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Media Watch 2003

16 May 2003
Source: Cyprus Mail
Author: George Psyllides
Comment: The following article appeared in the Cyprus Mail of Nicosia on 16 May 2003
Bishop of Morphou thrown out of his own church


TURKISH Cypriot ‘police’ yesterday expelled Bishop Neophytos of Morphou from a church in the occupied areas where he was holding a service for a group of faithful who had crossed over with him.

Bishop Neophytos had gone to the occupied areas in the morning with a couple of dozen elderly Greek Cypriots, accompanied by television crews and journalists. They went to the seat of his diocese, the church of Ayios Mamas in Morphou. The bishop had already crossed over last Thursday and carried out a similar service without incident, pledging he would return to the church every week.

Faithful to his promise, the bishop yesterday began carrying out a liturgy at the church. Just before 11am, just as Bishop Neophytos was chanting the Easter ‘Christos Anesti’ hymn (Christ is Risen), five Turkish Cypriot ‘policemen’ burst into the church shouting “get out” at reporters and camera crews.

The shouting intensified when Bishop Neophytos continued with the hymn and then reporters, the faithful and finally the bishop and his congregation were expelled. The ‘police officers’ claimed the church was a museum and that liturgies were only allowed at Apostolos Andreas monastery at the north easternmost tip of the island. They said the bishop needed special ‘permission’ from the authorities to carry out a church service anywhere else.

“Why are they doing this?” one heartbroken worshipper said.

“We never stop them from practicing their religion in the free areas. Why aren’t we allowed to practice our religion?

“They told us we needed a special licence to carry out a service here and that the only place a priest is allowed to hold a service is at Apostolos Andreas.”

A fuming but collected Bishop Neophytos refused to comment to the media. He tried to proceed to his nearby bishopric – now a museum – but was again escorted out by ‘police’, who also tried to confiscate tapes filmed by the television crew.

A CyBC journalist who witnessed the incident later told state radio it appeared the Turks were more worried about the presence of the camera crews, making sure they were thrown out first.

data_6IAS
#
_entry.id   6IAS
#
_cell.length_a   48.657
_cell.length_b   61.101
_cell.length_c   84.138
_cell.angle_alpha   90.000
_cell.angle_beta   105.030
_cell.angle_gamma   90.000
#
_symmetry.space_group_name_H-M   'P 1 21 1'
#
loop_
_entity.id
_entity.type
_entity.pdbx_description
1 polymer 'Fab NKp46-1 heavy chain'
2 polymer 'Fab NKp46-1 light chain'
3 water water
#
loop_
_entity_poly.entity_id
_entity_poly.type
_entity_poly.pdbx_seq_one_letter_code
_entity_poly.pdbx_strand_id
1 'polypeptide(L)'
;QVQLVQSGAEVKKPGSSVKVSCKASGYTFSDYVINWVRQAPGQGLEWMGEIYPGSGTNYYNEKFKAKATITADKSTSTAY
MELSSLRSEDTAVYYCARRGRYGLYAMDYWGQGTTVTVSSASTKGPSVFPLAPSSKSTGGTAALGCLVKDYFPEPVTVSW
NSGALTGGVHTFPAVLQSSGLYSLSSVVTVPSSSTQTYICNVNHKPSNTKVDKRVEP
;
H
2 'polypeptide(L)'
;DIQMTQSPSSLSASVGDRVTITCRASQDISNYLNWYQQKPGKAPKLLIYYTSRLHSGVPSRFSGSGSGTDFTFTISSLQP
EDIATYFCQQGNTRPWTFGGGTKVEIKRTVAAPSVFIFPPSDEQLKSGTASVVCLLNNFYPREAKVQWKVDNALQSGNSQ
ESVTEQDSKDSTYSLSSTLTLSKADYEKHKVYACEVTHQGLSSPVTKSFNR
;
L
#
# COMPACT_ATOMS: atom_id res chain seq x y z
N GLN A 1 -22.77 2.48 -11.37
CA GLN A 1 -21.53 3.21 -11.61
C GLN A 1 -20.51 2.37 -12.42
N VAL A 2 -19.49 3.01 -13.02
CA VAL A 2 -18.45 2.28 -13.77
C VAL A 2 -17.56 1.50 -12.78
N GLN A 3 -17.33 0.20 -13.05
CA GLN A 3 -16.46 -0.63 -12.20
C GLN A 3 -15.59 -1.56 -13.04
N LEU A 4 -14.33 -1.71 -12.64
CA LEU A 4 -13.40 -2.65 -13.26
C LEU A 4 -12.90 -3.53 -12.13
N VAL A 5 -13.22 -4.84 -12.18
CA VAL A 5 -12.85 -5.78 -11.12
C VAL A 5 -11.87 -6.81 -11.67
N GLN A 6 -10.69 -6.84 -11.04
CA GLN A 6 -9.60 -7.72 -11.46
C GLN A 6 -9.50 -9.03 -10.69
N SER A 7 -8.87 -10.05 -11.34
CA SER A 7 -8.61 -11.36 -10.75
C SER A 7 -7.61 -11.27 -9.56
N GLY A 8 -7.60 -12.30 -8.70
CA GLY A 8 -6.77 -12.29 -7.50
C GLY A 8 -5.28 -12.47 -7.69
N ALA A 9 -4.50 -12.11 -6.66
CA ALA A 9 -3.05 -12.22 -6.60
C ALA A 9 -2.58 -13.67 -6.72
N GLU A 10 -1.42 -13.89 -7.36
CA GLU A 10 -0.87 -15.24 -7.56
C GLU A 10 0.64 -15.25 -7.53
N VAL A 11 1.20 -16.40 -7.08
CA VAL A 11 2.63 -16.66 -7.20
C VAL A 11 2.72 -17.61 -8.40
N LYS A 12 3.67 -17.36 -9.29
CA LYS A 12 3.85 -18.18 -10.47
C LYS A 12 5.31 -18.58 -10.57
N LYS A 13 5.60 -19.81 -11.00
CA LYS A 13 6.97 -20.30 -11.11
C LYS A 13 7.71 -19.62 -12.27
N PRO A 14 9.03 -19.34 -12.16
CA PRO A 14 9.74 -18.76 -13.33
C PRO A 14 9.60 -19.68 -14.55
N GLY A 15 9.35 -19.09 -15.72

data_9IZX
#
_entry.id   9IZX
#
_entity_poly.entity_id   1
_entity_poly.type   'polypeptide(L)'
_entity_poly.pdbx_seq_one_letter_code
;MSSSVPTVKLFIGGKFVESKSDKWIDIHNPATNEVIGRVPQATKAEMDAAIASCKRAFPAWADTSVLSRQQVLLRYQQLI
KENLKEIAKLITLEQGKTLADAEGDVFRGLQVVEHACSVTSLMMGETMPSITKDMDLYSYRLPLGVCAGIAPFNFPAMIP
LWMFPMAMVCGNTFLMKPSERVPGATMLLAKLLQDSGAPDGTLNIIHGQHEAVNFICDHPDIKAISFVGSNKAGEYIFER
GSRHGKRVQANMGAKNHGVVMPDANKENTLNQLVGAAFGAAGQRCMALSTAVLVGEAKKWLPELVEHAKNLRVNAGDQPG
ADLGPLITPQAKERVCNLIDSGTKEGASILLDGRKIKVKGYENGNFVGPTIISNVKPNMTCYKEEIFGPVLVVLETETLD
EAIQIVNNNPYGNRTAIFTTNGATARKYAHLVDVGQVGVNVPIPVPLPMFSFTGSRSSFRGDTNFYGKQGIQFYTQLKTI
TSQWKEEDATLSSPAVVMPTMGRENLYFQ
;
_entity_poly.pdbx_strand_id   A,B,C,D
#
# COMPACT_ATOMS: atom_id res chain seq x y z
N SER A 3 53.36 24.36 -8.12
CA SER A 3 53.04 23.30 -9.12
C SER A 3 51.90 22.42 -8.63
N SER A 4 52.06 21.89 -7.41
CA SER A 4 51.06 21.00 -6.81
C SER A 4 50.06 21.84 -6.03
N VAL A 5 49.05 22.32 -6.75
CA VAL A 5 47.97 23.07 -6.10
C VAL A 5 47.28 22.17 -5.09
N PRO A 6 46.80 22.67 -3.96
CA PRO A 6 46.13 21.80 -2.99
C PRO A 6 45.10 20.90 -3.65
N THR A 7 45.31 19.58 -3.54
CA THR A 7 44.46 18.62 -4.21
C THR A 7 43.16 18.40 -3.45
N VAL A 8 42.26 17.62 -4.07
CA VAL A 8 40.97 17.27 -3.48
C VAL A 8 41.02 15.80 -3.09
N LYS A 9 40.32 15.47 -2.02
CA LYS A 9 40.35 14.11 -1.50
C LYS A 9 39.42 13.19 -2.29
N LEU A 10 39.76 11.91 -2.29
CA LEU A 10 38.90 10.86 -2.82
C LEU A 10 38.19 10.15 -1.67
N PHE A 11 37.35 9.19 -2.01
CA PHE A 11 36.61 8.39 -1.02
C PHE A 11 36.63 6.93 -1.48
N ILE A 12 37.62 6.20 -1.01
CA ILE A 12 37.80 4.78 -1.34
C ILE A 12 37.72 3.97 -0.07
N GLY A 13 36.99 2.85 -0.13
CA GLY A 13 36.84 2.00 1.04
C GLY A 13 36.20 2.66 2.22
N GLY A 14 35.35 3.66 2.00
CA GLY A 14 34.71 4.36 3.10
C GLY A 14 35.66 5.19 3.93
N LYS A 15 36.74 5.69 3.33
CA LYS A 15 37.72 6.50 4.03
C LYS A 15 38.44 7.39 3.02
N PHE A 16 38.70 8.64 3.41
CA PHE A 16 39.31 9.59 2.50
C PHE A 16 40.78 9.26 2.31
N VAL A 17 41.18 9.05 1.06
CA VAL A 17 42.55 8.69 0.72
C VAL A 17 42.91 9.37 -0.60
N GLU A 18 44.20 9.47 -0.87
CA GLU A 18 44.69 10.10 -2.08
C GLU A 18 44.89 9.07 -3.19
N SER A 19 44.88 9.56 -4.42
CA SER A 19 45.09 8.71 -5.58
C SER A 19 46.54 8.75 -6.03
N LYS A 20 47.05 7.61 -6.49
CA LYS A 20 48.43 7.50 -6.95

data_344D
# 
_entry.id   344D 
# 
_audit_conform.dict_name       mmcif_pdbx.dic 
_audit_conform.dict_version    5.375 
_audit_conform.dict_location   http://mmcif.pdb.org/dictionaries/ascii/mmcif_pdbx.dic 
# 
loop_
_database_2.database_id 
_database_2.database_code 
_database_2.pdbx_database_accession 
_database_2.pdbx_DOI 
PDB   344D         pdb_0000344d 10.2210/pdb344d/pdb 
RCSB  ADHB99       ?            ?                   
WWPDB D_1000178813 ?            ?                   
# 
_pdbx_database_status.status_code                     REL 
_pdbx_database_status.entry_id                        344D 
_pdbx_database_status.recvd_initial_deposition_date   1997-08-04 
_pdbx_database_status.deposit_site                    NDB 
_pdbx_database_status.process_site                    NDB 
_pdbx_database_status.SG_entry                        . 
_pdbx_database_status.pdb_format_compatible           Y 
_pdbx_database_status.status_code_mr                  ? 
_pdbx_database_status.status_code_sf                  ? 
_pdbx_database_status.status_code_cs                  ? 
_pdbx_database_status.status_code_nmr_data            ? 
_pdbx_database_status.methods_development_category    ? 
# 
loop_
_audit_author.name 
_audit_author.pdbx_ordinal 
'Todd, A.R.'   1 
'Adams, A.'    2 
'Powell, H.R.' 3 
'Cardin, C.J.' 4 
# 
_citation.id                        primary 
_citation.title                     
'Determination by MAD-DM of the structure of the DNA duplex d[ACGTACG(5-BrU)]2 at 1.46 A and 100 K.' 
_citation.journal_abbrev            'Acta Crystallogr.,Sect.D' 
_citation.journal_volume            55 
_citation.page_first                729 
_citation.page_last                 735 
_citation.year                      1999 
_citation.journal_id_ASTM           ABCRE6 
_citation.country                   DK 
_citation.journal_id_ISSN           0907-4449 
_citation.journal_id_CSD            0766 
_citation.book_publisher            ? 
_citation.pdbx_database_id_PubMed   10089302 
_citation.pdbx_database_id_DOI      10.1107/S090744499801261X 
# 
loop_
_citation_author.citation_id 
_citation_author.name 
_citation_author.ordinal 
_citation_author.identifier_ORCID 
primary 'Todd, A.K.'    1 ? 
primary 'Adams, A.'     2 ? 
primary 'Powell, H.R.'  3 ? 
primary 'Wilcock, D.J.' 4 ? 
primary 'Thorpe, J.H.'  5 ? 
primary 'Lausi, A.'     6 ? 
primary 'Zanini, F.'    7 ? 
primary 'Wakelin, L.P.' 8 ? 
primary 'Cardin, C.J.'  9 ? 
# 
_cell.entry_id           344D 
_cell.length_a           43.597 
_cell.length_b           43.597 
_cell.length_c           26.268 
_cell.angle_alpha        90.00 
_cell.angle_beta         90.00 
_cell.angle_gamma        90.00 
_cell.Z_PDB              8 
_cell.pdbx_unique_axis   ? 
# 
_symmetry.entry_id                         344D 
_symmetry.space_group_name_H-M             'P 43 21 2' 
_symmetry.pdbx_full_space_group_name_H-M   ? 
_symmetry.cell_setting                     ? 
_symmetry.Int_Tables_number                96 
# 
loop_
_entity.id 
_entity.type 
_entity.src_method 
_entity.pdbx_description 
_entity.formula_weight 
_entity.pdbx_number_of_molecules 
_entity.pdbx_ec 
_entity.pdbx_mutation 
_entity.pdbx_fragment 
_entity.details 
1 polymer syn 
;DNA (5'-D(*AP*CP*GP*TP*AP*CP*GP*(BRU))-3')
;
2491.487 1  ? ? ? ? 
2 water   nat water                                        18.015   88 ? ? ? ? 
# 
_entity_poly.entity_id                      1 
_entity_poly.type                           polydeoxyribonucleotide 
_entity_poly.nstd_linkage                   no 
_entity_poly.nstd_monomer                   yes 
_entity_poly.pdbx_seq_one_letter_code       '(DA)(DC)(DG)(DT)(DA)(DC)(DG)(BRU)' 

The bishop then went on to occupied Lefka, but asked the journalists not to accompany him, suggesting their presence may have sparked the Turkish Cypriots’ unease.

The Greek Cypriots accompanying the bishop protested vigorously to ‘police’, arguing Turkish Cypriots visiting their holy places in the government-controlled areas were never treated in such a manner.

Government Spokesman Kypros Chrysostomides last night condemned the incident, saying the government was protesting to the United Nations. He said the bishop’s expulsion from the church – just like the arrest of Greek Cypriots by Turkish Cypriot police – was an illegal act that was being brought to the attention of the UN.

“The occupation regime is uncomfortable because of the fact that the partial lifting of restrictions on the freedom of movement has destroyed Denktash’s argument for separate arrangements in Cyprus,” the apokesman said.

Morphou Mayor Charalambos Pittas told reporters that the incident “was added proof of the intransigent positions of the Turkish Cypriot leader”.

Bishop Neophytos has said he would like to resume residence in Morphou, even under Turkish occupation, and that he felt it was important for Turkish Cypriots to get used to the clerical robe, which for them carried so many negative connotations from the past. He said last month that the Church of Cyprus had been guilty of the sin of nationalism, and has been outspoken in his calls for reconciliation between the two communities."